They soon may be without him at all the rest of the season.

Andujar underwent another MRI exam on his right shoulder which was “about identical” to the one following his original injury, manager Aaron Boone said on Tuesday.

“The small labrum tear is still there, it hasn’t changed at all,’’ Boone said before the Yankees’ game against the Orioles in The Bronx was postponed by rain. “The rest of the shoulder is pretty good and stable. I think over the next 24 hours, he’s gonna have those conversations with his family and with us to figure out the best course of action: whether to go down the road of surgery or whether to continue to rehab. These will be the decisions made over the next 24 hours.”

Boone added that a platelet-rich plasma (PRP) injection is not an option for the 24-year-old Andujar — who was just 3-for-34 with no extra-base hits, one walk and nine strikeouts in nine games since coming off the injured list for the first time. Never a strong fielder, Andujar didn’t look good in limited action at third. He was put back on the 10-day IL on Monday, and there’s no telling when he might return.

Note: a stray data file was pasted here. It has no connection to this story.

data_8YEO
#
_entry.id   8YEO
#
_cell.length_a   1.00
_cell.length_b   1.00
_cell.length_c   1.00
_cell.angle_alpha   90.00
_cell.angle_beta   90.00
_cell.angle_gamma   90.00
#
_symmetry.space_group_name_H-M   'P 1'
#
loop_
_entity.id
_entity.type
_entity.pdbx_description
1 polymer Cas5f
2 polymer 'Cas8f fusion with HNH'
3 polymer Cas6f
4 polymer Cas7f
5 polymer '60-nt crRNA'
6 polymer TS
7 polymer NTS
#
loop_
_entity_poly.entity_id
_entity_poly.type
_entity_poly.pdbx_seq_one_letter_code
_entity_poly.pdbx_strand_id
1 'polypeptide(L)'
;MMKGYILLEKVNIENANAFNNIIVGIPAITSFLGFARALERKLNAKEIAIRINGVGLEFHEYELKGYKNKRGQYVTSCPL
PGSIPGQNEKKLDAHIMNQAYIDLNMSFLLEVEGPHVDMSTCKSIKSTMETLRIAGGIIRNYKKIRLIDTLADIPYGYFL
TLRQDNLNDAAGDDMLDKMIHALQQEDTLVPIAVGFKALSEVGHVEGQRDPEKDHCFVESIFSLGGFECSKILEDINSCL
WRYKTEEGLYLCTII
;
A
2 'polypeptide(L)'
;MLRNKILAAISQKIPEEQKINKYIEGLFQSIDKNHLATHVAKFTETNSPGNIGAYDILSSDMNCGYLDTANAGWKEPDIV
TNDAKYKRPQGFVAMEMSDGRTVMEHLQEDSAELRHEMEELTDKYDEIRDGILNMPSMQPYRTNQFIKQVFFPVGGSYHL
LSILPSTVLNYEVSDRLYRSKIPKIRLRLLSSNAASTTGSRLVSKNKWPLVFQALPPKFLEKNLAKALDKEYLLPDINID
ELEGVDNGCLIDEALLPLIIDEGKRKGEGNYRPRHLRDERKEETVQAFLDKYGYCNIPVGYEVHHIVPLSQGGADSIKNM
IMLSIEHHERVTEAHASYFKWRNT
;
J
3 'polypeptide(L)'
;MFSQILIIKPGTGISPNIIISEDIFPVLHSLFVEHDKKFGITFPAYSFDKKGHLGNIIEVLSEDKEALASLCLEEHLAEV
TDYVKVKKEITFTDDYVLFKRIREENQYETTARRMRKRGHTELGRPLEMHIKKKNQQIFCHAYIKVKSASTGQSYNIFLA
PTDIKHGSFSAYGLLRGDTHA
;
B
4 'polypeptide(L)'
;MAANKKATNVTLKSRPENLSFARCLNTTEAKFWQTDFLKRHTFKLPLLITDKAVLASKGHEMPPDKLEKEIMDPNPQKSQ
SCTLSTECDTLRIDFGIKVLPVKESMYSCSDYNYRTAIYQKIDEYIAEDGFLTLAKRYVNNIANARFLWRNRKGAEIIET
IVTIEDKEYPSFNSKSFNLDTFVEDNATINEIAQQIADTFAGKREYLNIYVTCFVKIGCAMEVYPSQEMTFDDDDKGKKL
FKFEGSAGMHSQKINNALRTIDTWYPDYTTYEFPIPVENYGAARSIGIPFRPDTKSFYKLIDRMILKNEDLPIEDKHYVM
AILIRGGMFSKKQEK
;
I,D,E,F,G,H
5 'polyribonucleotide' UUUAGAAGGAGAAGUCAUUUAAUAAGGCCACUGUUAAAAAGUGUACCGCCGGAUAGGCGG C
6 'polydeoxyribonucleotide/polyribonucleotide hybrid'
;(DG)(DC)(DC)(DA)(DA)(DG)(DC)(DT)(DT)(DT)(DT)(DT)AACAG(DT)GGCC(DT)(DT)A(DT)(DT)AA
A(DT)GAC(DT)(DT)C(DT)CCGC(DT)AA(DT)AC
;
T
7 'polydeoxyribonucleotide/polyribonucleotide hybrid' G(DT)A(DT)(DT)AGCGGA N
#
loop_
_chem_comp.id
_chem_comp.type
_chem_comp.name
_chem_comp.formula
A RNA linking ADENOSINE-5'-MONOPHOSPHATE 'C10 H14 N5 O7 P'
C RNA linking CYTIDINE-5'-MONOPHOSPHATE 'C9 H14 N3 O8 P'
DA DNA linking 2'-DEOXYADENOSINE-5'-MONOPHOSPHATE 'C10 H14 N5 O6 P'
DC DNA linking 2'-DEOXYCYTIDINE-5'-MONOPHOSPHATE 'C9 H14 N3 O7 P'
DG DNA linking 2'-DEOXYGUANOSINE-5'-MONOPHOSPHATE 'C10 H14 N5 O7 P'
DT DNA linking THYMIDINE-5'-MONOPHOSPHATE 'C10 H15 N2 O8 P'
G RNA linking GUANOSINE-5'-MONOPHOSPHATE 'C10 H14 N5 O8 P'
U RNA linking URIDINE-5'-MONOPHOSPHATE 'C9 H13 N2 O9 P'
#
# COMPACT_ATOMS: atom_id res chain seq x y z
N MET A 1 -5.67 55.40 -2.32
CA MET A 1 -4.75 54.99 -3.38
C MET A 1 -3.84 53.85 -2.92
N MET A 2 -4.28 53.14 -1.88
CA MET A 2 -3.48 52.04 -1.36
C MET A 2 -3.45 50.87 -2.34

Boone acknowledged surgery would “probably” end Andujar’s season, and Dr. Steven Struhl, orthopedic surgeon at NYU Medical Center, Hospital for Joint Diseases, said recovery could take 6-12 months.

“There’s no harm in rehabbing more, but you’re pushing back his return if you wind up performing surgery,’’ Struhl said. “Surgery is the most reliable option. With an elite athlete, there’s at least a 75-80 percent chance he comes back to his previous level, and I believe he will. The fact he’s young is a good thing.”